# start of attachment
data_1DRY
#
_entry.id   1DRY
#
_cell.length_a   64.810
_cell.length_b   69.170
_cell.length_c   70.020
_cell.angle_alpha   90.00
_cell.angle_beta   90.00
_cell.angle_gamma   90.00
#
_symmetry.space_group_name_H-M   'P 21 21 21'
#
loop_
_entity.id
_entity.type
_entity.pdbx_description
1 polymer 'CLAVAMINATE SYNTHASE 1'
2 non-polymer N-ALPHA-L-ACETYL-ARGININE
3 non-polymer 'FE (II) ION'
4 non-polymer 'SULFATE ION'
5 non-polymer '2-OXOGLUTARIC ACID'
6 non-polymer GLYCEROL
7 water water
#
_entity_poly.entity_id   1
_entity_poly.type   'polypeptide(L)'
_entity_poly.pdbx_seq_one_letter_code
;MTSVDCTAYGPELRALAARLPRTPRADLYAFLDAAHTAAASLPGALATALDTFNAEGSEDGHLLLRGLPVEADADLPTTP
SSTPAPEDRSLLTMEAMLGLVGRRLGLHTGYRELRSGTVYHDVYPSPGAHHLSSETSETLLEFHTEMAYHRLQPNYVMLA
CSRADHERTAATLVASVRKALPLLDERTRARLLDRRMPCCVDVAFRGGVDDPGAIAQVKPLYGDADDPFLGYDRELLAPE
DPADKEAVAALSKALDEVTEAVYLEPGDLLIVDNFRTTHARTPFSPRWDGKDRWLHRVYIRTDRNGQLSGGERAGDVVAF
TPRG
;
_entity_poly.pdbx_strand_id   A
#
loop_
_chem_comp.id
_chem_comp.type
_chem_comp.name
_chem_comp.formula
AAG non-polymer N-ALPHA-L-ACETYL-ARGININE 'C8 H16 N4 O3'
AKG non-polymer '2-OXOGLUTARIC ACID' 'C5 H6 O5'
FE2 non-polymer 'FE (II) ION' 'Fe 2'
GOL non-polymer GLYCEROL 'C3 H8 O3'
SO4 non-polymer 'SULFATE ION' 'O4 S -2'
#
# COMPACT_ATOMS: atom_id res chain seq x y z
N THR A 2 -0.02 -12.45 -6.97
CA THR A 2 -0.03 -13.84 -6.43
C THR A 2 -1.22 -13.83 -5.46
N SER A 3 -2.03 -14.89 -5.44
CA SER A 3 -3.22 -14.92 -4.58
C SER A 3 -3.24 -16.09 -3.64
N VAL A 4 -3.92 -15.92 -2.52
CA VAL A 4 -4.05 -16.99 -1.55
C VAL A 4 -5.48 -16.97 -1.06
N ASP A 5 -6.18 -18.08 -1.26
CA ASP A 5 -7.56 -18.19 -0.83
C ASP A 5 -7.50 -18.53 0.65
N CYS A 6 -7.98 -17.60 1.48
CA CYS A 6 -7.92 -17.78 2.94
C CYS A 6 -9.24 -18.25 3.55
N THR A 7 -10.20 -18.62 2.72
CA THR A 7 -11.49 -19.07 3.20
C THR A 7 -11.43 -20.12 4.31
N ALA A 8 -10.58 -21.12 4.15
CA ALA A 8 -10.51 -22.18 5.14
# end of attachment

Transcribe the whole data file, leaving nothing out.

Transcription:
data_1DRY
#
_entry.id   1DRY
#
_cell.length_a   64.810
_cell.length_b   69.170
_cell.length_c   70.020
_cell.angle_alpha   90.00
_cell.angle_beta   90.00
_cell.angle_gamma   90.00
#
_symmetry.space_group_name_H-M   'P 21 21 21'
#
loop_
_entity.id
_entity.type
_entity.pdbx_description
1 polymer 'CLAVAMINATE SYNTHASE 1'
2 non-polymer N-ALPHA-L-ACETYL-ARGININE
3 non-polymer 'FE (II) ION'
4 non-polymer 'SULFATE ION'
5 non-polymer '2-OXOGLUTARIC ACID'
6 non-polymer GLYCEROL
7 water water
#
_entity_poly.entity_id   1
_entity_poly.type   'polypeptide(L)'
_entity_poly.pdbx_seq_one_letter_code
;MTSVDCTAYGPELRALAARLPRTPRADLYAFLDAAHTAAASLPGALATALDTFNAEGSEDGHLLLRGLPVEADADLPTTP
SSTPAPEDRSLLTMEAMLGLVGRRLGLHTGYRELRSGTVYHDVYPSPGAHHLSSETSETLLEFHTEMAYHRLQPNYVMLA
CSRADHERTAATLVASVRKALPLLDERTRARLLDRRMPCCVDVAFRGGVDDPGAIAQVKPLYGDADDPFLGYDRELLAPE
DPADKEAVAALSKALDEVTEAVYLEPGDLLIVDNFRTTHARTPFSPRWDGKDRWLHRVYIRTDRNGQLSGGERAGDVVAF
TPRG
;
_entity_poly.pdbx_strand_id   A
#
loop_
_chem_comp.id
_chem_comp.type
_chem_comp.name
_chem_comp.formula
AAG non-polymer N-ALPHA-L-ACETYL-ARGININE 'C8 H16 N4 O3'
AKG non-polymer '2-OXOGLUTARIC ACID' 'C5 H6 O5'
FE2 non-polymer 'FE (II) ION' 'Fe 2'
GOL non-polymer GLYCEROL 'C3 H8 O3'
SO4 non-polymer 'SULFATE ION' 'O4 S -2'
#
# COMPACT_ATOMS: atom_id res chain seq x y z
N THR A 2 -0.02 -12.45 -6.97
CA THR A 2 -0.03 -13.84 -6.43
C THR A 2 -1.22 -13.83 -5.46
N SER A 3 -2.03 -14.89 -5.44
CA SER A 3 -3.22 -14.92 -4.58
C SER A 3 -3.24 -16.09 -3.64
N VAL A 4 -3.92 -15.92 -2.52
CA VAL A 4 -4.05 -16.99 -1.55
C VAL A 4 -5.48 -16.97 -1.06
N ASP A 5 -6.18 -18.08 -1.26
CA ASP A 5 -7.56 -18.19 -0.83
C ASP A 5 -7.50 -18.53 0.65
N CYS A 6 -7.98 -17.60 1.48
CA CYS A 6 -7.92 -17.78 2.94
C CYS A 6 -9.24 -18.25 3.55
N THR A 7 -10.20 -18.62 2.72
CA THR A 7 -11.49 -19.07 3.20
C THR A 7 -11.43 -20.12 4.31
N ALA A 8 -10.58 -21.12 4.15
CA ALA A 8 -10.51 -22.18 5.14